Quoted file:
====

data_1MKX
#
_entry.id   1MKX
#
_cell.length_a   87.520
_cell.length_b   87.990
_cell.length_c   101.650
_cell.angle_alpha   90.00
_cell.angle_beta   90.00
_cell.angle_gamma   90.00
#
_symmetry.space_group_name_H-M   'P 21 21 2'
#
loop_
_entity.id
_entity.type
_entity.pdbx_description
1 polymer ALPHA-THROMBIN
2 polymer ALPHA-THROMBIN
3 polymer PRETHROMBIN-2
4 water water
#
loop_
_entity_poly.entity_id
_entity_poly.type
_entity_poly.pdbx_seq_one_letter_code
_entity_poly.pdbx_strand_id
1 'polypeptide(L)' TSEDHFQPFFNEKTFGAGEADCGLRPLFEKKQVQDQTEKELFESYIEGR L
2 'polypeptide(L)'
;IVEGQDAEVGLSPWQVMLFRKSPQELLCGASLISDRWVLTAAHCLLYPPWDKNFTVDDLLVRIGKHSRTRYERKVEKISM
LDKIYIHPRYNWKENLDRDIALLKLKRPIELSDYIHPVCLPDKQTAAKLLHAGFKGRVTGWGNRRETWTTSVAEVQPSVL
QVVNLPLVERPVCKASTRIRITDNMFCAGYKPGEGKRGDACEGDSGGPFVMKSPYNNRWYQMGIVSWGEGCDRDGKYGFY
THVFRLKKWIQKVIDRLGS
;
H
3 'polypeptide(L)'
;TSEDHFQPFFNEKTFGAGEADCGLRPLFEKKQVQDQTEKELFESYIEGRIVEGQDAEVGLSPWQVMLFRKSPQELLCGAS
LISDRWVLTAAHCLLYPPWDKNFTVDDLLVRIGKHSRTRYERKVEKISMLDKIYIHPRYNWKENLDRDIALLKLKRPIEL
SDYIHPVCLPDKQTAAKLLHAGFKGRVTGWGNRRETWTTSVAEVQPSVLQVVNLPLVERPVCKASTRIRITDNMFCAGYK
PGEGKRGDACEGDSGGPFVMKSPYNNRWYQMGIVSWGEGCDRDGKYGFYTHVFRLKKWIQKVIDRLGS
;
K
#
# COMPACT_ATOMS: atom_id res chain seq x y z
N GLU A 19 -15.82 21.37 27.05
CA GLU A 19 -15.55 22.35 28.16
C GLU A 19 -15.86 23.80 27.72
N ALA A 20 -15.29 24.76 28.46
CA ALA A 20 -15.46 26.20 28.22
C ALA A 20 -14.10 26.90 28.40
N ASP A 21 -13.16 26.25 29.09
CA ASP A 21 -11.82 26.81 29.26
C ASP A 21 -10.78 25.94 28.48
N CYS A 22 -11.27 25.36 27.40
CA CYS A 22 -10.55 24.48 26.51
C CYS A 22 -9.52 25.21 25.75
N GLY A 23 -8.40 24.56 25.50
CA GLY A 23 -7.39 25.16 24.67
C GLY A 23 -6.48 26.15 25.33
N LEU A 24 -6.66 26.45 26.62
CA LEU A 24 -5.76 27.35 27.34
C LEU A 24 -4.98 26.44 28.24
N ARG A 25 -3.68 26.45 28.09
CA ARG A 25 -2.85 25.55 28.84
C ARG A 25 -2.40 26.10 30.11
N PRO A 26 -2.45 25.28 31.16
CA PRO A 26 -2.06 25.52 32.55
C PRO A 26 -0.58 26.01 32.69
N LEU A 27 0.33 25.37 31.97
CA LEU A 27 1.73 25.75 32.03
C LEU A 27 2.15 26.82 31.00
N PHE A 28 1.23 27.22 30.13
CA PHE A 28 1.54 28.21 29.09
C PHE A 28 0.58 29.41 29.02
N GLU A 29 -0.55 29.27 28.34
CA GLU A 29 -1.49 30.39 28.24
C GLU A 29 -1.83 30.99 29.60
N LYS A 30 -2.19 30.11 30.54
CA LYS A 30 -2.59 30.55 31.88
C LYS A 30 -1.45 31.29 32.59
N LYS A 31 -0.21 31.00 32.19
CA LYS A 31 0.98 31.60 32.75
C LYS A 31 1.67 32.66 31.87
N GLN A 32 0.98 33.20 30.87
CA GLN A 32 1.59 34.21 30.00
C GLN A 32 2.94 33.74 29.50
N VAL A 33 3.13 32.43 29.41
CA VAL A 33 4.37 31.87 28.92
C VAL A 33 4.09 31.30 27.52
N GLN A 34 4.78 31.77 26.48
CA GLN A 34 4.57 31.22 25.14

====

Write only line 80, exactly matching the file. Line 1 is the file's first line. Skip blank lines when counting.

C LYS A 30 -1.45 31.29 32.59